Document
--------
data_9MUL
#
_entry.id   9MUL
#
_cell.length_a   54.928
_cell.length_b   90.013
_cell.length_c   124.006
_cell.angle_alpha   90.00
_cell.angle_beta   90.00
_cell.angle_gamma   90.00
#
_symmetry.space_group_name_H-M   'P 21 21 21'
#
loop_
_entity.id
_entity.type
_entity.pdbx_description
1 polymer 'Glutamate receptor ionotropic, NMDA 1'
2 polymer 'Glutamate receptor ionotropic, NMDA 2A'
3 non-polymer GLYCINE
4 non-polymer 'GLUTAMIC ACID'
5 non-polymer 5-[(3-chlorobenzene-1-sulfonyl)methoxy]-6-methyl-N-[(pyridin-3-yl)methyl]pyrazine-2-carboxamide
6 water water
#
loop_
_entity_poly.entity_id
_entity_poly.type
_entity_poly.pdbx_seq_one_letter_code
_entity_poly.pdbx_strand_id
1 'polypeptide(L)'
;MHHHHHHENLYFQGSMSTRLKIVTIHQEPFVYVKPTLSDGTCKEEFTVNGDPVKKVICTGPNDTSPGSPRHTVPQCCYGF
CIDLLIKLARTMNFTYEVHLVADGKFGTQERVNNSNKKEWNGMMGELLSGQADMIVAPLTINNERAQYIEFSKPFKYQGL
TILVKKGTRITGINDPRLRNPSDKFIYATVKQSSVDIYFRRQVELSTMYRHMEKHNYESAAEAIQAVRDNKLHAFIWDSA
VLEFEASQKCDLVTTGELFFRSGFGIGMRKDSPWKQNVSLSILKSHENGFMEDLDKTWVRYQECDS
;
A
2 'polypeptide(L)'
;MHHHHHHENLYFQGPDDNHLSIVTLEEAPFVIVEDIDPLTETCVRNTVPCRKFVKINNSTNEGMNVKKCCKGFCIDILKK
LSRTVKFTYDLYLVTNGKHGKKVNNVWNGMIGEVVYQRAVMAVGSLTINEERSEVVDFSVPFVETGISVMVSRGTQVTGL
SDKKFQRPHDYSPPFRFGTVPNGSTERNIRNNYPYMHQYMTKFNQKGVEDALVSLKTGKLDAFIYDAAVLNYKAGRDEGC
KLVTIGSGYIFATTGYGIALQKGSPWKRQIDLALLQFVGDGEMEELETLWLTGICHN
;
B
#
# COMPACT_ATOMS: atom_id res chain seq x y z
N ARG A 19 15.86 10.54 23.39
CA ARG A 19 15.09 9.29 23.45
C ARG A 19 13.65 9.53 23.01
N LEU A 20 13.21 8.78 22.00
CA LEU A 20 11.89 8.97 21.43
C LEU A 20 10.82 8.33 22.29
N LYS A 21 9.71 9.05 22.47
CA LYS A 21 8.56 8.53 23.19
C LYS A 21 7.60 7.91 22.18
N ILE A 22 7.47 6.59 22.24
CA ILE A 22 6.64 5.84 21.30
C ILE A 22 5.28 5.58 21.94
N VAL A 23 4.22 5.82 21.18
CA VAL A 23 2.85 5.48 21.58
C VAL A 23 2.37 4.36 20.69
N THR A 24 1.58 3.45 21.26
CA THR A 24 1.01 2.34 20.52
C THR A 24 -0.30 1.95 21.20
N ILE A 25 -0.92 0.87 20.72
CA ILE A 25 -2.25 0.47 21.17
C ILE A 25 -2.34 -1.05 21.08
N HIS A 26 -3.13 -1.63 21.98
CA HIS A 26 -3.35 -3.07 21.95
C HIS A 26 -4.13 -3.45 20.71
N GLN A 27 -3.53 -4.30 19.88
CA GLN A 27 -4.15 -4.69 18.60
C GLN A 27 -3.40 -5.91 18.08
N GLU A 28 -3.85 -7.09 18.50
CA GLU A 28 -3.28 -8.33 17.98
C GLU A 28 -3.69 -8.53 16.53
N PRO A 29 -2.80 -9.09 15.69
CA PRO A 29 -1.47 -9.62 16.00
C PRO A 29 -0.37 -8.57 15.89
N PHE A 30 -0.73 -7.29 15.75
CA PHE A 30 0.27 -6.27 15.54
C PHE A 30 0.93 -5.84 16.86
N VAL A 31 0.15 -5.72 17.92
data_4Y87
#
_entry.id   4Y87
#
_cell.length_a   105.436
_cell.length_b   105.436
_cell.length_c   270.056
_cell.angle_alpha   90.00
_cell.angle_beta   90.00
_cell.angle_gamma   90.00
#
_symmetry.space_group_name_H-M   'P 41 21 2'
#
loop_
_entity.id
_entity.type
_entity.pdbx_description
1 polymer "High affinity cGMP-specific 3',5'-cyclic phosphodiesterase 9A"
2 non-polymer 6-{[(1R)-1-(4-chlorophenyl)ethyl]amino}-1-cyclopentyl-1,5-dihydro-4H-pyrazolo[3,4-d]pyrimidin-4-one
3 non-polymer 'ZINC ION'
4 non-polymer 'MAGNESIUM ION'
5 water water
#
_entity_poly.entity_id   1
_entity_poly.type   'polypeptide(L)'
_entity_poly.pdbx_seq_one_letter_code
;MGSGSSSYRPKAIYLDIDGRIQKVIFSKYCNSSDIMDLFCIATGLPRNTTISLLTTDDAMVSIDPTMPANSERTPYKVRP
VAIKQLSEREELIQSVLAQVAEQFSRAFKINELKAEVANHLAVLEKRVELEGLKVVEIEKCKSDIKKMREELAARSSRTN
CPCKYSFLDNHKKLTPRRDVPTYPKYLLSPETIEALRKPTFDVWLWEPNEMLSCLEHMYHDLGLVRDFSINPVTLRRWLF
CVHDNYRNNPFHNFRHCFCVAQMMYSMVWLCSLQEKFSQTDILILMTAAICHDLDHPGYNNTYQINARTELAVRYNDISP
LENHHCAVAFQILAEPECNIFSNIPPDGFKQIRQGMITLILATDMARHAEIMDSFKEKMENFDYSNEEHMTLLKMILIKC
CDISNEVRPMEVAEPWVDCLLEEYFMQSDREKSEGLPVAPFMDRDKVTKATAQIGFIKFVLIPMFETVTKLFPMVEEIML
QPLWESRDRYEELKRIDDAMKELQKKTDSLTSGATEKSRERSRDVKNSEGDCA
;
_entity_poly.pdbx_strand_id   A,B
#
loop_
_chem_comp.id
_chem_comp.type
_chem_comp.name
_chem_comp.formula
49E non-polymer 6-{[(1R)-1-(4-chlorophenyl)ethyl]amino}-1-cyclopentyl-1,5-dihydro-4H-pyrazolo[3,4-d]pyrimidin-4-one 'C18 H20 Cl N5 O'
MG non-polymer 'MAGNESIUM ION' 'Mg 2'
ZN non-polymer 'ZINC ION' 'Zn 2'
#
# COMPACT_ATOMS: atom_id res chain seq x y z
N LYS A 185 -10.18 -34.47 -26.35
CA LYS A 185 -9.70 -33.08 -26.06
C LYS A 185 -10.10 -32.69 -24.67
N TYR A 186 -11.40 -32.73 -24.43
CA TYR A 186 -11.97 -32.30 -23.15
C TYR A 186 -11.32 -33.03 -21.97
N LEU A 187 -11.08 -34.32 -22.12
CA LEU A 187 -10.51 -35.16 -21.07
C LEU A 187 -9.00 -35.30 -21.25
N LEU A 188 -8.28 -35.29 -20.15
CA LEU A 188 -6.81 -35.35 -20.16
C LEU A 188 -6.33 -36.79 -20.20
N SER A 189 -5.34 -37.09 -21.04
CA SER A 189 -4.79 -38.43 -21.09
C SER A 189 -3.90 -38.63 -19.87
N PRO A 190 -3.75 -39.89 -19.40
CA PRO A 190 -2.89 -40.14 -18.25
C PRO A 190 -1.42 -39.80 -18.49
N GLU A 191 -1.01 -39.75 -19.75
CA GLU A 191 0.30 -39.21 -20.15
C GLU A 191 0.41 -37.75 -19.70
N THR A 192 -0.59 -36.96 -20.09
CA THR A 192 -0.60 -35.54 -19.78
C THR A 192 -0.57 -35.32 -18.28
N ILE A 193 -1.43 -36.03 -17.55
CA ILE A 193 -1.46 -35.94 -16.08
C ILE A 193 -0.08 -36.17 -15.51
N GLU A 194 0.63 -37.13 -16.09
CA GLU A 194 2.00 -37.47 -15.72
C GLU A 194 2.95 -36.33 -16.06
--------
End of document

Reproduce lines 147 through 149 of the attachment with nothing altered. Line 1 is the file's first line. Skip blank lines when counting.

N GLU A 191 -1.01 -39.75 -19.75
CA GLU A 191 0.30 -39.21 -20.15
C GLU A 191 0.41 -37.75 -19.70